COVID-19 Update

Alliant Wealth Advisors is an "essential business" under Virginia state law and we remain fully operational during the COVID-19 crisis.

To keep our clients, staff and colleagues safe we are currently holding all meetings via video conferencing. And we are alternating a small number of staff in our office while the majority serve you from their home.

Speaking of our office. Our headquarters in Prince William will relocate to the Signal Hill Professional Center at 9161 Liberia Avenue, Suite 100, Manassas, VA 20110 effective Monday, April 20, 2020.

Whether we are virtual or in person, we are here for you. Please keep safe.

Best Regards,

John Frisch, CPA/PFS, CFP®, AIF®, PPC®


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Tax Planning Under the TCJA Continued – Roth Accounts

As I mentioned in my last article, it’s been more than a year since the Tax Cuts and Jobs Act (TCJA) went into effect. Many of us should modify our tax planning as a result. Today, let’s discuss how to take advantage of Roth accounts, given current, lowered tax rates.

 Remember, unless Congress extends them, many of the TCJA’s sweeteners expire after 2025 – including lowered tax brackets. What if higher tax brackets return in 2026? To put this in context, if you’re married, filing jointly, and your taxable income is $165,000/year, your marginal tax rate jumps from 24% in 2019 to 28% in 2026.

Before TCJA, you may have assumed you’d be in a higher tax bracket during your working years, and a lower one in retirement. Therefore, it made sense to make tax-deductible contributions to your Traditional IRA and/or 401(k) during your working years, to avoid being taxed at high rates. You’d then pay taxes at a lower rate when withdrawing those assets in retirement.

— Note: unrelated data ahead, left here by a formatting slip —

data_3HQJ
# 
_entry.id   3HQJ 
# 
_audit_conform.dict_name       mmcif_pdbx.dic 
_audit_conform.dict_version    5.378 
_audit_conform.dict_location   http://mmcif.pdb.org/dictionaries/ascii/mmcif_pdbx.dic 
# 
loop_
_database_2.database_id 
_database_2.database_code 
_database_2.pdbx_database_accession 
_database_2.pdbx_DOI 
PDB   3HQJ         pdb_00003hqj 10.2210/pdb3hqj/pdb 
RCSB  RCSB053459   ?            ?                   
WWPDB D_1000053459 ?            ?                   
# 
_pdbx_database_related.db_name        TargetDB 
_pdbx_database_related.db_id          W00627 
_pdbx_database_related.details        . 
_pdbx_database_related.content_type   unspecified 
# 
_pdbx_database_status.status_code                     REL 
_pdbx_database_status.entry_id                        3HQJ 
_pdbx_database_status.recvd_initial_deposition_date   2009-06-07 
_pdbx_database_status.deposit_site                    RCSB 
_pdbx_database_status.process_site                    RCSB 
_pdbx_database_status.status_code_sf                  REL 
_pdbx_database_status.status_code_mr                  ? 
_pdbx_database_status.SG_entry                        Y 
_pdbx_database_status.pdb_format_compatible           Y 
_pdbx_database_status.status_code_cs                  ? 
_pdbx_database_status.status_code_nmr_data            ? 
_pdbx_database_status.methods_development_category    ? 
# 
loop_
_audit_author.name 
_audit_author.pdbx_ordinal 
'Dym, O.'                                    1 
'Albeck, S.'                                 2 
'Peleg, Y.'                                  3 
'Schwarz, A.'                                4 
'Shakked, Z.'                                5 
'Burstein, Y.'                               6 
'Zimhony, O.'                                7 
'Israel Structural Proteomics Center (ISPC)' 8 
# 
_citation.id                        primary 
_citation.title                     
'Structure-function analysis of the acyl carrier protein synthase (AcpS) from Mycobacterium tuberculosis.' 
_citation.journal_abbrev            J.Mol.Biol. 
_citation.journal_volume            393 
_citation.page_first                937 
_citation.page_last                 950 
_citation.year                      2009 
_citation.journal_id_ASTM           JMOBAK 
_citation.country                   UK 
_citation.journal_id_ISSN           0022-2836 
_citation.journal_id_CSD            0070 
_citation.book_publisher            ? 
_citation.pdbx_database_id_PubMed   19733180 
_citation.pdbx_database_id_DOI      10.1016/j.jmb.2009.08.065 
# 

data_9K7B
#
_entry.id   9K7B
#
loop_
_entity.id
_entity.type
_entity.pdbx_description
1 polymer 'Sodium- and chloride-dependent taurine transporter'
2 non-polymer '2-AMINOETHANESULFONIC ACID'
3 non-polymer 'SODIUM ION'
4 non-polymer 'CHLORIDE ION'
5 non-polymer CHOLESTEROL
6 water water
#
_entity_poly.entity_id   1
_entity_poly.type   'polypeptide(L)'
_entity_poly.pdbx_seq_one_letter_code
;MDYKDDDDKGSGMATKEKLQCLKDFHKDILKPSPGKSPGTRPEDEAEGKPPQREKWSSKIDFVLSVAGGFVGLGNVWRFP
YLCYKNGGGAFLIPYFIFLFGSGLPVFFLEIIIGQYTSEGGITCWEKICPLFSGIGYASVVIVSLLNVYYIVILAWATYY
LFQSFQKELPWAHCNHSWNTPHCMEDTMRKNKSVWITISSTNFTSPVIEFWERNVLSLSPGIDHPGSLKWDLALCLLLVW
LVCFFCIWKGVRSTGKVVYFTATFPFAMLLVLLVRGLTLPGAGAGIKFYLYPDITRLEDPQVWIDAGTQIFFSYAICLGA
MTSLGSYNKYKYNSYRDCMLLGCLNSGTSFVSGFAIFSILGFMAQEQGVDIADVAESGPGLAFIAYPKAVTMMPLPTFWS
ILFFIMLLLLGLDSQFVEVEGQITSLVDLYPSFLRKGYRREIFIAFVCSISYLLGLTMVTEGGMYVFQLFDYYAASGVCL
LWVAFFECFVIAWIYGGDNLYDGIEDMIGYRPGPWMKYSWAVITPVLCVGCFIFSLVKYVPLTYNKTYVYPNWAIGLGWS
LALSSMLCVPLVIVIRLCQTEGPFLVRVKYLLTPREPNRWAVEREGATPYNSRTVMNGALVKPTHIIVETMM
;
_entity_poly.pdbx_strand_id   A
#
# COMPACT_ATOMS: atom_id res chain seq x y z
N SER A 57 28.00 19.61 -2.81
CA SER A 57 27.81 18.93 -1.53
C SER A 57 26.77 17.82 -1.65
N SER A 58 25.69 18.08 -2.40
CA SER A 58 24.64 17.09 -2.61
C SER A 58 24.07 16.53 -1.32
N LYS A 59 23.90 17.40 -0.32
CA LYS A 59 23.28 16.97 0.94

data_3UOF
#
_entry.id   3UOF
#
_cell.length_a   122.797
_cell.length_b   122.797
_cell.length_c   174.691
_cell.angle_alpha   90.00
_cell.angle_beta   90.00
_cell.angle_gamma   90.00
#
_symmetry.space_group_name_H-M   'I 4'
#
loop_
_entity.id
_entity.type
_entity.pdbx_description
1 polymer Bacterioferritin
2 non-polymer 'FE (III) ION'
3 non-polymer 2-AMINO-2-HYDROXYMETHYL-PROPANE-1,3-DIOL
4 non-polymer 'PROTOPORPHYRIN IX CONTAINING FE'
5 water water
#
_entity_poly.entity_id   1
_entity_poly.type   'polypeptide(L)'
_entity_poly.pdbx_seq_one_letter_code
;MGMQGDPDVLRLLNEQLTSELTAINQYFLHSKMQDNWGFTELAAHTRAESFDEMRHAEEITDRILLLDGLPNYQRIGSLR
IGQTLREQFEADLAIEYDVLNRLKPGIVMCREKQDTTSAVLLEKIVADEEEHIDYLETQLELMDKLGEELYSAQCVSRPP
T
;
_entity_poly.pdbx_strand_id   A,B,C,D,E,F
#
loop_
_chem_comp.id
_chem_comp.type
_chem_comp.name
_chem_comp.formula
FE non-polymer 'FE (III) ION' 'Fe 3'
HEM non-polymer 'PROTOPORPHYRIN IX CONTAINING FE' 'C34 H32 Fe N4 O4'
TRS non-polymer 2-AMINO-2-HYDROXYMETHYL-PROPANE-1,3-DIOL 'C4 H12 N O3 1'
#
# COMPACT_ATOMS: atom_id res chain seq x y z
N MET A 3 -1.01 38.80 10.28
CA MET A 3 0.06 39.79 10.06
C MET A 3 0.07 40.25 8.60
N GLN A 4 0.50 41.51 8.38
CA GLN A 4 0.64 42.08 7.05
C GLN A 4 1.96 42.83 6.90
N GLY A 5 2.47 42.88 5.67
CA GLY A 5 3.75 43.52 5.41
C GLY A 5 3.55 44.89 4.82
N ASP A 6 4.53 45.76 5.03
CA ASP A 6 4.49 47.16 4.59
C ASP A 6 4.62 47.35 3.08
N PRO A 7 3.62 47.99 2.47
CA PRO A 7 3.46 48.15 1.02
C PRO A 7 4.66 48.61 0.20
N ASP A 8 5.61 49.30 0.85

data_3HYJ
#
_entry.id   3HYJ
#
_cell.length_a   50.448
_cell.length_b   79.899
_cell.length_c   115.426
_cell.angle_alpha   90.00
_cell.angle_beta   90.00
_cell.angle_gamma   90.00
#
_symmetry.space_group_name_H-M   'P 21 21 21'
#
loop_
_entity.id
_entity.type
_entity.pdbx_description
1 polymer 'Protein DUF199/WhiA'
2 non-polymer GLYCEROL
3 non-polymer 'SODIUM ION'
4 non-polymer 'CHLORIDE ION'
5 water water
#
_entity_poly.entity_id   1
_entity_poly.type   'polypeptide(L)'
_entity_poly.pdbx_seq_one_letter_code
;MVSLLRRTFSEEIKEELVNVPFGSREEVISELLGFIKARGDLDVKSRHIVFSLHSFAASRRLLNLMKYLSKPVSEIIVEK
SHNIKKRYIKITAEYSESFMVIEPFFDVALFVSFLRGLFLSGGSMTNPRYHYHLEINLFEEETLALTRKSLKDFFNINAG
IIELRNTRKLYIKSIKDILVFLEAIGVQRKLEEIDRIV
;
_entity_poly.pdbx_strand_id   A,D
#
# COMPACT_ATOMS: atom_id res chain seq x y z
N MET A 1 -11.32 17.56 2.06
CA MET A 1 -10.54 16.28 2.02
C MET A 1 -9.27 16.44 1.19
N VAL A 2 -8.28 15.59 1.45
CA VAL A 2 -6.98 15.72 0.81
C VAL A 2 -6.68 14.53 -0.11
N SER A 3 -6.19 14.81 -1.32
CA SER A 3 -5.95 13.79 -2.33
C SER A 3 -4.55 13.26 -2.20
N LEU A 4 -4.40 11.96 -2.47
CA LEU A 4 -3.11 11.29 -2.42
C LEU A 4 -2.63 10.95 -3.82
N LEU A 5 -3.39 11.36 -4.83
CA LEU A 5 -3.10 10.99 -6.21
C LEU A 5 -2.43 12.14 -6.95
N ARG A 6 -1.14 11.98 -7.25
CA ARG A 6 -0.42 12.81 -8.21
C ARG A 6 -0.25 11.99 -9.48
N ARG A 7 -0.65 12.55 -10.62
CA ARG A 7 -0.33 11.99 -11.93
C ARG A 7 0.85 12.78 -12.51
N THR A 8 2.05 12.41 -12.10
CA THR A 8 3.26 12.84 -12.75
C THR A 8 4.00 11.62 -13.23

However, if tax rates go up instead of down, it may now make more sense to contribute to a Roth IRA and/or Roth 401(k). You don’t get any immediate write-off (at lower rates), but you won’t have to pay tax on withdrawals later (at potentially higher rates).

You should also consider converting existing Traditional IRAs or 401(k)s into their Roth counterparts. This generates current tax on the dollars you convert at today’s lower rates. But once they’re in a Roth, you won’t pay tax when you withdraw them.

This isn’t an “all or nothing” venture, either. If you are a single filer, you’re in the 24% tax bracket in 2019 for taxable income between $84,200–$160,725. If your taxable income this year is $140,725, consider converting up to $20,000 from a traditional IRA or 401(k) to a Roth account. The $20,000 in additional income generated by the conversion will be taxed at the 24% rate, and then will never be taxed again. Avoid exceeding $160,725, so you won’t land in the 32% tax bracket. Repeat annually through 2025.

There are many other factors influencing these sorts of contribution and conversion choices. I strongly advise speaking with your financial advisor or tax accountant before acting.

Written by John A. Frisch, CPA/PFS, CFP®, AIF®, PPC™ who founded Alliant Wealth Advisors in 1995 and has over 30 years of experience as a financial professional. In his free time, he’s an avid long-distance runner, which fits right in with his dedication to helping families and retirement plan providers build durable wealth, while simplifying their financial path. Learn more at www.alliantwealth.com.

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